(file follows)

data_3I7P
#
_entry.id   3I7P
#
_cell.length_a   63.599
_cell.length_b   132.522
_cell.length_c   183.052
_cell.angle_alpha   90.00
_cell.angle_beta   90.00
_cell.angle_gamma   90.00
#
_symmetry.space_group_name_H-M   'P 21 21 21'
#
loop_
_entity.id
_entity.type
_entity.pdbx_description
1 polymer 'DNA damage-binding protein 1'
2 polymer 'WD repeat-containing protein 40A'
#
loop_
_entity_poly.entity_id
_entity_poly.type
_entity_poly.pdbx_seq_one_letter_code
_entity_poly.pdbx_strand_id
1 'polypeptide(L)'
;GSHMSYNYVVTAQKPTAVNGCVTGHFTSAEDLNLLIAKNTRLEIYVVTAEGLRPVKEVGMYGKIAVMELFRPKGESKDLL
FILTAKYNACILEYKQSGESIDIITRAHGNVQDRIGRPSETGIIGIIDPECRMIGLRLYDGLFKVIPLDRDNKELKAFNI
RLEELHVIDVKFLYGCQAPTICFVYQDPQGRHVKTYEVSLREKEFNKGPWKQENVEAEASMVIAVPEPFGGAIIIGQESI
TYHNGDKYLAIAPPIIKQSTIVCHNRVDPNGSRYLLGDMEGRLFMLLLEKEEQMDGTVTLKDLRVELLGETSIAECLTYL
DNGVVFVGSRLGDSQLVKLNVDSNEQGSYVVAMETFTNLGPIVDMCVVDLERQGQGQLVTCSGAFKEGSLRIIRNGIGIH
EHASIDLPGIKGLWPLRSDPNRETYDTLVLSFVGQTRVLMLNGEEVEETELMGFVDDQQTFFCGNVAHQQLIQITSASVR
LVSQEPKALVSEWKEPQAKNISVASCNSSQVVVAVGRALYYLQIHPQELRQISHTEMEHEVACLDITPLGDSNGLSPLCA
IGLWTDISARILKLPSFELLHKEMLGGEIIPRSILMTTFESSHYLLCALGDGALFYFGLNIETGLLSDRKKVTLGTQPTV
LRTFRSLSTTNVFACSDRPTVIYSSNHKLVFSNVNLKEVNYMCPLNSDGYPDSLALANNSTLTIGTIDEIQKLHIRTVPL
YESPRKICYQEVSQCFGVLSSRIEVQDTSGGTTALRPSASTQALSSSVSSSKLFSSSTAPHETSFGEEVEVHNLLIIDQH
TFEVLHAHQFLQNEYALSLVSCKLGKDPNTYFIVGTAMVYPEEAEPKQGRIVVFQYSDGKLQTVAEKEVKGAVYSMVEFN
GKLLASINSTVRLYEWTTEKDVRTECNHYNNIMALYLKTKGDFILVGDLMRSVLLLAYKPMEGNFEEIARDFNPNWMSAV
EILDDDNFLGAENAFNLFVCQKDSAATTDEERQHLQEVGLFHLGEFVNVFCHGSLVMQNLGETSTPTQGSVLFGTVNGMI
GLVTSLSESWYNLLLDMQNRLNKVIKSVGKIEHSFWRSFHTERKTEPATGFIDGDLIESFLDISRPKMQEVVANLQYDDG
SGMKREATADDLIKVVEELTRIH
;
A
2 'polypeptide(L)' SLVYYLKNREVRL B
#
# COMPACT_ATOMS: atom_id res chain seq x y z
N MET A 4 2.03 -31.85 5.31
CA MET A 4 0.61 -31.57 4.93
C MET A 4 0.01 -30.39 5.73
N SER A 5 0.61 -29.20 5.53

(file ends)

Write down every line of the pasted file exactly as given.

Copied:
data_3I7P
#
_entry.id   3I7P
#
_cell.length_a   63.599
_cell.length_b   132.522
_cell.length_c   183.052
_cell.angle_alpha   90.00
_cell.angle_beta   90.00
_cell.angle_gamma   90.00
#
_symmetry.space_group_name_H-M   'P 21 21 21'
#
loop_
_entity.id
_entity.type
_entity.pdbx_description
1 polymer 'DNA damage-binding protein 1'
2 polymer 'WD repeat-containing protein 40A'
#
loop_
_entity_poly.entity_id
_entity_poly.type
_entity_poly.pdbx_seq_one_letter_code
_entity_poly.pdbx_strand_id
1 'polypeptide(L)'
;GSHMSYNYVVTAQKPTAVNGCVTGHFTSAEDLNLLIAKNTRLEIYVVTAEGLRPVKEVGMYGKIAVMELFRPKGESKDLL
FILTAKYNACILEYKQSGESIDIITRAHGNVQDRIGRPSETGIIGIIDPECRMIGLRLYDGLFKVIPLDRDNKELKAFNI
RLEELHVIDVKFLYGCQAPTICFVYQDPQGRHVKTYEVSLREKEFNKGPWKQENVEAEASMVIAVPEPFGGAIIIGQESI
TYHNGDKYLAIAPPIIKQSTIVCHNRVDPNGSRYLLGDMEGRLFMLLLEKEEQMDGTVTLKDLRVELLGETSIAECLTYL
DNGVVFVGSRLGDSQLVKLNVDSNEQGSYVVAMETFTNLGPIVDMCVVDLERQGQGQLVTCSGAFKEGSLRIIRNGIGIH
EHASIDLPGIKGLWPLRSDPNRETYDTLVLSFVGQTRVLMLNGEEVEETELMGFVDDQQTFFCGNVAHQQLIQITSASVR
LVSQEPKALVSEWKEPQAKNISVASCNSSQVVVAVGRALYYLQIHPQELRQISHTEMEHEVACLDITPLGDSNGLSPLCA
IGLWTDISARILKLPSFELLHKEMLGGEIIPRSILMTTFESSHYLLCALGDGALFYFGLNIETGLLSDRKKVTLGTQPTV
LRTFRSLSTTNVFACSDRPTVIYSSNHKLVFSNVNLKEVNYMCPLNSDGYPDSLALANNSTLTIGTIDEIQKLHIRTVPL
YESPRKICYQEVSQCFGVLSSRIEVQDTSGGTTALRPSASTQALSSSVSSSKLFSSSTAPHETSFGEEVEVHNLLIIDQH
TFEVLHAHQFLQNEYALSLVSCKLGKDPNTYFIVGTAMVYPEEAEPKQGRIVVFQYSDGKLQTVAEKEVKGAVYSMVEFN
GKLLASINSTVRLYEWTTEKDVRTECNHYNNIMALYLKTKGDFILVGDLMRSVLLLAYKPMEGNFEEIARDFNPNWMSAV
EILDDDNFLGAENAFNLFVCQKDSAATTDEERQHLQEVGLFHLGEFVNVFCHGSLVMQNLGETSTPTQGSVLFGTVNGMI
GLVTSLSESWYNLLLDMQNRLNKVIKSVGKIEHSFWRSFHTERKTEPATGFIDGDLIESFLDISRPKMQEVVANLQYDDG
SGMKREATADDLIKVVEELTRIH
;
A
2 'polypeptide(L)' SLVYYLKNREVRL B
#
# COMPACT_ATOMS: atom_id res chain seq x y z
N MET A 4 2.03 -31.85 5.31
CA MET A 4 0.61 -31.57 4.93
C MET A 4 0.01 -30.39 5.73
N SER A 5 0.61 -29.20 5.53